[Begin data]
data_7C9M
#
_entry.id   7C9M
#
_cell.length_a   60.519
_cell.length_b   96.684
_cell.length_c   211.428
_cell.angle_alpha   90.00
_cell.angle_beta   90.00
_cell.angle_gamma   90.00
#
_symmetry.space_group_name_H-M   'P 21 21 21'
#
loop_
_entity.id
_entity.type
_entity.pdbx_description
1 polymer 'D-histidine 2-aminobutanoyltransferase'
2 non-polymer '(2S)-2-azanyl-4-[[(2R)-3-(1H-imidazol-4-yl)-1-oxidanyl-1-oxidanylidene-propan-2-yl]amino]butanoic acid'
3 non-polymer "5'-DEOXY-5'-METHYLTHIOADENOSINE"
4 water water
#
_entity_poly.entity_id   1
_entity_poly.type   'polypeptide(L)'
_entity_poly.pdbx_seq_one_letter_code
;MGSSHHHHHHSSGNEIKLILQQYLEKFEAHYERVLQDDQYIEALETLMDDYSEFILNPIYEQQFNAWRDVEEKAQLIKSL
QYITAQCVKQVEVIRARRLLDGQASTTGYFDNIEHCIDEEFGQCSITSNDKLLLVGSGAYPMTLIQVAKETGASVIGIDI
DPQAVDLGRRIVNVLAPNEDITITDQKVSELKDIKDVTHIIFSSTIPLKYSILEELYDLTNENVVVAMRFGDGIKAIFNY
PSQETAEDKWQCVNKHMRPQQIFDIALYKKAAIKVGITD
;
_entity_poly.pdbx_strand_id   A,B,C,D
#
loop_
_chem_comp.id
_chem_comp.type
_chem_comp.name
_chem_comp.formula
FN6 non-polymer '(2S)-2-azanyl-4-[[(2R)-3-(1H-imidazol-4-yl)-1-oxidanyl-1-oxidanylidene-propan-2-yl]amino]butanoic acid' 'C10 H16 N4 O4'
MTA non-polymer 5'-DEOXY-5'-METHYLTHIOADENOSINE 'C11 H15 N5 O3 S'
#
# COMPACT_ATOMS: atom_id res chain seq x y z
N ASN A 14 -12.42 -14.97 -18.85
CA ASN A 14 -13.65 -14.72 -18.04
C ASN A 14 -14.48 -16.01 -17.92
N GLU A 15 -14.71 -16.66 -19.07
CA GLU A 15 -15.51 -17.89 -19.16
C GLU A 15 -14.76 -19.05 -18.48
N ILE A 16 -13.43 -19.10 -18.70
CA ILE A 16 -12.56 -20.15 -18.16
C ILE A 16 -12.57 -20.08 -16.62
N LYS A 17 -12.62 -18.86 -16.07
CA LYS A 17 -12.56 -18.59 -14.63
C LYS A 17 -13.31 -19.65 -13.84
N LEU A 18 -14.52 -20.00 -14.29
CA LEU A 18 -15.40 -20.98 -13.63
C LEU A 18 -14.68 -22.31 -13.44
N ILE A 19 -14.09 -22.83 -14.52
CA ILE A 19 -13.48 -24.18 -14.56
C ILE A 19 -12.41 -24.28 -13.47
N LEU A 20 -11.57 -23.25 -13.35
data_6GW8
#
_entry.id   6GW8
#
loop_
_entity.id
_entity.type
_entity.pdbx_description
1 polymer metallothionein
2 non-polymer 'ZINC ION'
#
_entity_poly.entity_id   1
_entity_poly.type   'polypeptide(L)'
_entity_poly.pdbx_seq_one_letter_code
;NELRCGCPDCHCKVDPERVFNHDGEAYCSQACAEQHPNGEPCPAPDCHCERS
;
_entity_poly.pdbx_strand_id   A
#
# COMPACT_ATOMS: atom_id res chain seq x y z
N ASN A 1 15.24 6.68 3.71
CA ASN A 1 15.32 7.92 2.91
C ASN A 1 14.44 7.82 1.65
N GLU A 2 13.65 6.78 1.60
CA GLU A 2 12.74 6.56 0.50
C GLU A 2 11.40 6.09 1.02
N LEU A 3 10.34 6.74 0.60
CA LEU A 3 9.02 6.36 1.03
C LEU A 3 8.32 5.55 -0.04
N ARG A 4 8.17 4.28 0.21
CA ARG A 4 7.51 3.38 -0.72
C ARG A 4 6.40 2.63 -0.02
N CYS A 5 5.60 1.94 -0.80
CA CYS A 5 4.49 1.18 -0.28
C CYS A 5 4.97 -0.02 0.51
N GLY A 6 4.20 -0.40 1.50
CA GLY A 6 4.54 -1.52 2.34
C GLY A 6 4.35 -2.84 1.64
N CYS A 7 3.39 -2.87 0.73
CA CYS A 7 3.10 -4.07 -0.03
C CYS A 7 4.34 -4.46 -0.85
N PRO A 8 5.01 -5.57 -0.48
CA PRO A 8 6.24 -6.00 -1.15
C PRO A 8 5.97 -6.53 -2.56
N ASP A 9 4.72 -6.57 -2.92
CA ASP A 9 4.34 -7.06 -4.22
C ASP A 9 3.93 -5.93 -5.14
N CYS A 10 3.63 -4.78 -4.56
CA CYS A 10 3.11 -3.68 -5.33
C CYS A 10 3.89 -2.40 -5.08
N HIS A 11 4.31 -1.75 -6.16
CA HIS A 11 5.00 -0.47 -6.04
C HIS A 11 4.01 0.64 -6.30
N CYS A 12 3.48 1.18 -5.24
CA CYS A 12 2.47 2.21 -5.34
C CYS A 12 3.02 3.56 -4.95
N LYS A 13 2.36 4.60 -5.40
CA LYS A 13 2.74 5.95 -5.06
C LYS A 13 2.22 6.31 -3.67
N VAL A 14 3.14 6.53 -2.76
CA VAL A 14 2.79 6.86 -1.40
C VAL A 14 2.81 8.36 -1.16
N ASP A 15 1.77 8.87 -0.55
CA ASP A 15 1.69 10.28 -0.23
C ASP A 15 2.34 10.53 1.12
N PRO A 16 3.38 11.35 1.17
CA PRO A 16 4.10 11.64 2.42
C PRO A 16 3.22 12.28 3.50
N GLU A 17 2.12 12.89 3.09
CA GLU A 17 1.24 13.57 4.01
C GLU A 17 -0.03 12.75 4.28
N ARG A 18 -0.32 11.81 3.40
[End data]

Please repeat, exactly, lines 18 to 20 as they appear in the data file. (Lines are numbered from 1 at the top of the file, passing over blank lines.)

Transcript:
1 polymer 'D-histidine 2-aminobutanoyltransferase'
2 non-polymer '(2S)-2-azanyl-4-[[(2R)-3-(1H-imidazol-4-yl)-1-oxidanyl-1-oxidanylidene-propan-2-yl]amino]butanoic acid'
3 non-polymer "5'-DEOXY-5'-METHYLTHIOADENOSINE"